There is increasing interest in social prescribing as a way of addressing the challenge represented by the large number of people struggling with underlying social problems vising their GP for medical solutions.
We use the term social prescribing to describe a system whereby primary care providers (GPs) introduce those patients with social, emotional or practical needs to a range of local, non-clinical services, often provided by the voluntary and community sector. We organise this process through an introduction to a team of trained Community Connectors.
Our connectors take time to listen to referred individuals, and to build a holistic picture of what for them constitutes a good life. They then work together to decide how to move towards their goals.
Social prescribing can help introduce vulnerable people to new opportunities for making friends, getting active, and joining in within their local community.
The kinds of activities this might involve include:
It might also involve less formal connections between people who share an interest, or between neighbours looking out for each other.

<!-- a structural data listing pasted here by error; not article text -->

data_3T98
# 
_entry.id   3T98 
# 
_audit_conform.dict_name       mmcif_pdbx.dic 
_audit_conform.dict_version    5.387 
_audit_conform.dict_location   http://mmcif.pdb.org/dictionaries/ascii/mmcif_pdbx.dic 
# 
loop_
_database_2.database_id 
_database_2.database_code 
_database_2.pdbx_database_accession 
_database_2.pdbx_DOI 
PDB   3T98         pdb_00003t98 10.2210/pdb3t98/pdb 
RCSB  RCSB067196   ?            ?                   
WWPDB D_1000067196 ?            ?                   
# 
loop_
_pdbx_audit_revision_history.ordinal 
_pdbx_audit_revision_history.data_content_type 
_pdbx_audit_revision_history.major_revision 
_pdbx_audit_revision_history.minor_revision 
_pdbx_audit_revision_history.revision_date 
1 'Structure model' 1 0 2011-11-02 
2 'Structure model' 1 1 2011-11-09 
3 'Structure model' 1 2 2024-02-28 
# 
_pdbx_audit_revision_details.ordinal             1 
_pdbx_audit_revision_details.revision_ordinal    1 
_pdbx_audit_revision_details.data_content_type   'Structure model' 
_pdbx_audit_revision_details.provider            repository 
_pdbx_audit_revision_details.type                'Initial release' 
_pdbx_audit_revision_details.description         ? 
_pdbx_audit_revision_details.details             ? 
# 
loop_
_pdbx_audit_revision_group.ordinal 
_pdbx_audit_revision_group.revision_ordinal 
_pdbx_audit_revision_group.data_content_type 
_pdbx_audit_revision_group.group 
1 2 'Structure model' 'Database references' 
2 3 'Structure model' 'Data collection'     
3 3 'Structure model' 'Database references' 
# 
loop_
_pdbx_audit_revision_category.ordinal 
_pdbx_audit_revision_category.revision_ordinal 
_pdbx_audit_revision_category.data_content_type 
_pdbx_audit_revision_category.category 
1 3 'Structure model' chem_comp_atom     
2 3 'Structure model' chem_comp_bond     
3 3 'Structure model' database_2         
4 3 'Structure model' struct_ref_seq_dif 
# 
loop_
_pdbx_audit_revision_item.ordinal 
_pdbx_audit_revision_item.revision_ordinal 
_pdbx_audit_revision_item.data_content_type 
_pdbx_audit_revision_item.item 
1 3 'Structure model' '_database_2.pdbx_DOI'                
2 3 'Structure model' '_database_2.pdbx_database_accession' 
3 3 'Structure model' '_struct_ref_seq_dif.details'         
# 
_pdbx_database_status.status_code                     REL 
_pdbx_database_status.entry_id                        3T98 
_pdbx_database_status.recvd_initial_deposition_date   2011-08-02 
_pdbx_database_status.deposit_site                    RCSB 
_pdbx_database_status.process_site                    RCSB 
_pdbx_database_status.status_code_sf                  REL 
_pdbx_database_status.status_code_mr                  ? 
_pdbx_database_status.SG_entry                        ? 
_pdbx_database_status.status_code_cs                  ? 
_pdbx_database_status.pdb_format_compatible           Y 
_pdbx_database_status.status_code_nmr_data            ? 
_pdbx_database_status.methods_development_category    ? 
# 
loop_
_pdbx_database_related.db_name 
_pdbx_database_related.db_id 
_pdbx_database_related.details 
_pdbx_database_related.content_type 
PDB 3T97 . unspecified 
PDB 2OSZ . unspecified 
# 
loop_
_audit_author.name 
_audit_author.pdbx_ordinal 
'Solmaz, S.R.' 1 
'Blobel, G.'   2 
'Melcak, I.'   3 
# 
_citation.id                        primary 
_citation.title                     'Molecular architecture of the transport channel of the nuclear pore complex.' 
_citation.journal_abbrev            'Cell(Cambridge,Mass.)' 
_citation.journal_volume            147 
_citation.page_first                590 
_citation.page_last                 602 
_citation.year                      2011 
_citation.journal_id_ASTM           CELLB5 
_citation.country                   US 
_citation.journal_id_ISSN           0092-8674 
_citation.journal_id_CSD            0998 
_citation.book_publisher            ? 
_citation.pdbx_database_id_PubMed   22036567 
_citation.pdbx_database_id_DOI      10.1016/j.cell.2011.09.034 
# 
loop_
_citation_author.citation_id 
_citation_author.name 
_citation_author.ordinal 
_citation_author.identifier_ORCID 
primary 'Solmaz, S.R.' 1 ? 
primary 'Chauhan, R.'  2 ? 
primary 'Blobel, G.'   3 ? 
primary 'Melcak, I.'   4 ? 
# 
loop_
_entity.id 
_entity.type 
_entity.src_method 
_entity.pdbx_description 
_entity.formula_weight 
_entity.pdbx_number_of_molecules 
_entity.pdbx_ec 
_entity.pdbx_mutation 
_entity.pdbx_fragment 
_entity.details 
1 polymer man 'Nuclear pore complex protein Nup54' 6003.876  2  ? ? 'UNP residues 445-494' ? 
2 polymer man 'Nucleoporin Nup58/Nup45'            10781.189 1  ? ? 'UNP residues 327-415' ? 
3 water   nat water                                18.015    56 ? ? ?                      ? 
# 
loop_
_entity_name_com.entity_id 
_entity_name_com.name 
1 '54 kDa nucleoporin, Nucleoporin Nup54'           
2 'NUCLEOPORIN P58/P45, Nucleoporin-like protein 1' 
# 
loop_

There is no single pathway. There are no fixed rules. There is empathy, creativity, and a detailed knowledge of local neighbourhoods, which come together to build a bespoke plan for engagement.
The Wellbeing Exeter partnership recognises that people (not patients) want a life not a service and the purpose of the partnership is to help people on a journey from dependence on medical (or other statutory) services, through a safe and supported period of transition, into increased involvement with their local community and then having a richer and more fulfilled interdependent life with neighbours and friends.
The programme’s three-pronged approach works like this:
Exeter GP practices refer patients they believe would benefit from increased social activity to their trusted Community Connector.
The Connector works with the individual to identify what matters to them, and plan a way forward. Together, they start to engage with the local community. The Connector might introduce people to activities and organisations within their neighbourhoods, and may accompany them initially. On average individuals work for around 6 weeks with their Connectors but this varies depending on individual needs and wishes. This process is known as social prescribing (see ab0ve).
Simultaneously, Community Builders are working within communities, identifying social resources, stimulating activity, and helping those communities to thrive and develop. This builds communities’ capacity to offer opportunities to residents for connection and interdependence. Community Builders are a great resource for Community Connectors to help discover what might be on offer for participating individuals.